Who knew that, in this day and age, a woman could cause so much controversy. When Marvel announced that Thor was now going to be a woman Twitter and the internet at large spent the next three days discussing how this was a complete travesty and it was going to ruin the character. As usual, the internet went a little bit overboard in its reaction to a simple gender change. This is not an abomination of the character. At worst it is a publicity stunt; at best it is a genuine attempt at Marvel to move away from male centric and dominated characters and stories in order to provide a more well rounded and appealing landscape for their comic books.
The latter seems more likely than the former. Marvel editor Wil Moss stated “The new Thor continues Marvel’s proud tradition of strong female characters like Captain Marvel, Storm, Black Widow and more. And this new Thor isn’t a temporary female substitute – she’s now the one and only Thor, and she is worthy!” There is a sense that this is being done with female readers in mind and that is no bad thing. Comic books have long been seen as the domain of men, with women being busty and slim in order to appeal to male sensibilities. It is reasonable then to accept that including more well-rounded and interesting female characters will draw female readers and provide worthwhile role models.
A lot of comic book fans are peeved to say the least. They feel that by changing Thor in order to appeal to a specific demographic that Marvel is derailing the character. I might agree if there weren’t an element of mystery to the new character’s identity and origins. It’s not like Thor just woke up one day with breasts, although that in of itself might make an intriguing one-shot. No, this is a completely separate character. One that just happens to have picked up the hammer and taken up the mantle of being the god of thunder while the original is on leave. This is not just about an aesthetic change; it is about telling a story.
Still, that potential for storytelling isn’t enough for some people who decry the fact that Marvel are ruining Norse mythology by turning Thor into a woman. Last time that I checked though, there was nothing in Norse mythology about the god of thunder teaming up with a patriotic super solider with a shield and a businessman with robotic armour in order to fight crime and galactic evil. While they are certainly messing with the source material, Thor has long deviated from that origin. And honestly, if Marvel has mutants who can nigh rewrite existence and a radiation afflicted scientist who becomes a large, green brute when angry, why can’t the the god of thunder be a woman? It boggles the mind that to some people the former two are accepted with gusto and the latter is to be ridiculed.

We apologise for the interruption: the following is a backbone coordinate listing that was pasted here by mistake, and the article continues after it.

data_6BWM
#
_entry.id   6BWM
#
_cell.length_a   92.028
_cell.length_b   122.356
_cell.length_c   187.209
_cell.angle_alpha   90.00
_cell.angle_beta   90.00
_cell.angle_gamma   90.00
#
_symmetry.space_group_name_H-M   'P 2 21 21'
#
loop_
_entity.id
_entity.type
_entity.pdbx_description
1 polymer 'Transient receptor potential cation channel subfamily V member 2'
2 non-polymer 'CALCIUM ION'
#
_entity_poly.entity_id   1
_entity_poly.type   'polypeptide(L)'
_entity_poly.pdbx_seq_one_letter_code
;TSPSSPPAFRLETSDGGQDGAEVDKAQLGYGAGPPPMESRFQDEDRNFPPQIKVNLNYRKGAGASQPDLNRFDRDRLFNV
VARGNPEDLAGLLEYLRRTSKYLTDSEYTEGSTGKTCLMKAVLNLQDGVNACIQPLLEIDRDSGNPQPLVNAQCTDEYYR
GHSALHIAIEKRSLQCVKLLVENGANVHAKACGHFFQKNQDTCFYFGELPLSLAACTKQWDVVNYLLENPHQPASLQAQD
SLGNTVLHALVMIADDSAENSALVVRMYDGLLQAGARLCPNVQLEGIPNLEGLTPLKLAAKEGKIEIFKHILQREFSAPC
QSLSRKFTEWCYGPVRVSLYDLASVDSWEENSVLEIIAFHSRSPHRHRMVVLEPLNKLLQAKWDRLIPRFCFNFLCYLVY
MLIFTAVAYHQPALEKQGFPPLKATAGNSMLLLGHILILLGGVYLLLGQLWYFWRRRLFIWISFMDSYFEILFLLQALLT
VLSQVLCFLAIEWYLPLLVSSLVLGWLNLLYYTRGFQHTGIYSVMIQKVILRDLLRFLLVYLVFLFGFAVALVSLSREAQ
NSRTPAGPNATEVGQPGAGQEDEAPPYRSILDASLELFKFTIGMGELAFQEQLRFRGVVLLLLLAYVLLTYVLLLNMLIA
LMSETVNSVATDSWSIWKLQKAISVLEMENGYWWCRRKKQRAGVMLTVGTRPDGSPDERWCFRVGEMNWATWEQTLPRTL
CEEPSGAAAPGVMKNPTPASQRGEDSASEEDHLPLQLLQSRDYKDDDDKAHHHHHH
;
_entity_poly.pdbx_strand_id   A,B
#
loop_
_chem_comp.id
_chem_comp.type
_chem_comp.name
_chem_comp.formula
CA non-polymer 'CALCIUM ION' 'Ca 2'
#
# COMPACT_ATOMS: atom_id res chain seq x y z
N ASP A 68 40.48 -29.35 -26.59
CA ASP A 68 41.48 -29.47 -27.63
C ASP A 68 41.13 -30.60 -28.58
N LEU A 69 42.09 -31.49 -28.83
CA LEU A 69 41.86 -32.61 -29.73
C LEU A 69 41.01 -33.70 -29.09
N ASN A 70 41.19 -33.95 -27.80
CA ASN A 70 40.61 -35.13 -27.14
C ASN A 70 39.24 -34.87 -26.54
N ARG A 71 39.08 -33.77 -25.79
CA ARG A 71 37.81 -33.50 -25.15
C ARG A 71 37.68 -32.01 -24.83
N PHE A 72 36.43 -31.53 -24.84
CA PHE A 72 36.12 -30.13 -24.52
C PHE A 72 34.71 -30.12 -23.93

Many supporters have also noted that this is not the strangest character to ever hold the mantle of Thor. I put up a picture on Twitter referencing the brief time that Wonder Woman held Mjolnir during the 90’s crossover series DC Vs. Marvel Comics. One of the most referenced changes, however, was the time that Thor was transformed into a frog by Loki. And if we can be accepting of Thor as a frog, why can’t we at least give a female version the benefit of the doubt? Even if it appears like a cheap trick to lure in female readers, accept it for the story-telling potential because, man or woman, aren’t entertaining and interesting stories the reason that we read comic books?
Hot off the heels of the announcement that a woman is taking over the role of Thor, fans also got the announcements that Sam Wilson, AKA Falcon, would be taking over the role of Captain America from Steve Rogers and that, similar to the recent Superior Spider-Man storyline, a tough to root for Tony Stark as Superior Ironman would be joining the Avengers. Both of these storylines stirred up additional controversy, although possibly least of all was Superior Ironman. Tony Stark has always been a deeply flawed character despite being a genius at both business and science and was even an enemy of some of the Avengers in the Civil War storyline. That he could go to some dark places isn’t surprising but it could make for a fairly interesting story.
No it was the black guy becoming Captain America that got people riled up, though it is probably the same people who were up in arms about Thor being a woman now. Of course we know the storyline reason for this one, at least in part. Steve Rogers’ super soldier serum is failing him and so his genetics have aged rapidly and his buddy Sam Wilson takes over the role. This isn’t the first time the Captain America costume has been worn by someone else; Bucky Barnes played the role when Rogers was thought to be dead. To me, this suggests Marvel aren’t just looking for cheap ways to lure in readers. Instead, they honestly want to diversify their characters in a very real and potent way. And, as I said on twitter, I wouldn’t mind if this carried over to the movies.
That is what I think is really annoying most fans. Rather than seeing the storytelling potential of these changes what they see is a publicity stunt to herald the coming of The Avengers: Age of Ultron. That’s what is putting the bad taste in their mouth. And I agree. I just don’t see why we can’t have our cake and eat it. Sometimes life imitates art but most of the time art imitates life. If there is going to be a big event that might get a few people to think “wow, that’s pretty cool, I wonder what the comic books are like” then why shouldn’t Marvel create diverse, interesting characters and stories that will keep readers coming back long after they’ve picked up that first issue? The film franchise has been challenge to the comic books to up their game. I’d say Marvel Comics have met the challenge and more.